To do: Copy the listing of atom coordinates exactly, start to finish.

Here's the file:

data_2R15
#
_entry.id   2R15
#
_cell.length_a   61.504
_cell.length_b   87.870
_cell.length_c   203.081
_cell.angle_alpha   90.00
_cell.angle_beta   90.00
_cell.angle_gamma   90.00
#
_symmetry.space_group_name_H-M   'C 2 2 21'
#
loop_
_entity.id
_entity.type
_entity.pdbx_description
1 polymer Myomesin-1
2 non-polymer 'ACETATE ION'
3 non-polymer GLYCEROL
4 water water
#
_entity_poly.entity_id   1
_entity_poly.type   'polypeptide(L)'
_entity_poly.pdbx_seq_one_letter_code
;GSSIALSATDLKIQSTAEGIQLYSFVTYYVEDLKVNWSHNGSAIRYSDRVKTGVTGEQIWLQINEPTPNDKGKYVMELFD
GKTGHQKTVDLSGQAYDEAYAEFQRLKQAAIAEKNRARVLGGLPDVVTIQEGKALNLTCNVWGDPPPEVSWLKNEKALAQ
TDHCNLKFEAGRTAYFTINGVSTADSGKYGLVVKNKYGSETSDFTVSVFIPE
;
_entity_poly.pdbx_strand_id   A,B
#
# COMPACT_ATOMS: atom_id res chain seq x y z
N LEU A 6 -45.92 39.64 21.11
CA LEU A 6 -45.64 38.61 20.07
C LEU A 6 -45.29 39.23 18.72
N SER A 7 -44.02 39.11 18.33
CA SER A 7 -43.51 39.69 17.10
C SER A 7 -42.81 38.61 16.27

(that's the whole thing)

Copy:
data_2R15
#
_entry.id   2R15
#
_cell.length_a   61.504
_cell.length_b   87.870
_cell.length_c   203.081
_cell.angle_alpha   90.00
_cell.angle_beta   90.00
_cell.angle_gamma   90.00
#
_symmetry.space_group_name_H-M   'C 2 2 21'
#
loop_
_entity.id
_entity.type
_entity.pdbx_description
1 polymer Myomesin-1
2 non-polymer 'ACETATE ION'
3 non-polymer GLYCEROL
4 water water
#
_entity_poly.entity_id   1
_entity_poly.type   'polypeptide(L)'
_entity_poly.pdbx_seq_one_letter_code
;GSSIALSATDLKIQSTAEGIQLYSFVTYYVEDLKVNWSHNGSAIRYSDRVKTGVTGEQIWLQINEPTPNDKGKYVMELFD
GKTGHQKTVDLSGQAYDEAYAEFQRLKQAAIAEKNRARVLGGLPDVVTIQEGKALNLTCNVWGDPPPEVSWLKNEKALAQ
TDHCNLKFEAGRTAYFTINGVSTADSGKYGLVVKNKYGSETSDFTVSVFIPE
;
_entity_poly.pdbx_strand_id   A,B
#
# COMPACT_ATOMS: atom_id res chain seq x y z
N LEU A 6 -45.92 39.64 21.11
CA LEU A 6 -45.64 38.61 20.07
C LEU A 6 -45.29 39.23 18.72
N SER A 7 -44.02 39.11 18.33
CA SER A 7 -43.51 39.69 17.10
C SER A 7 -42.81 38.61 16.27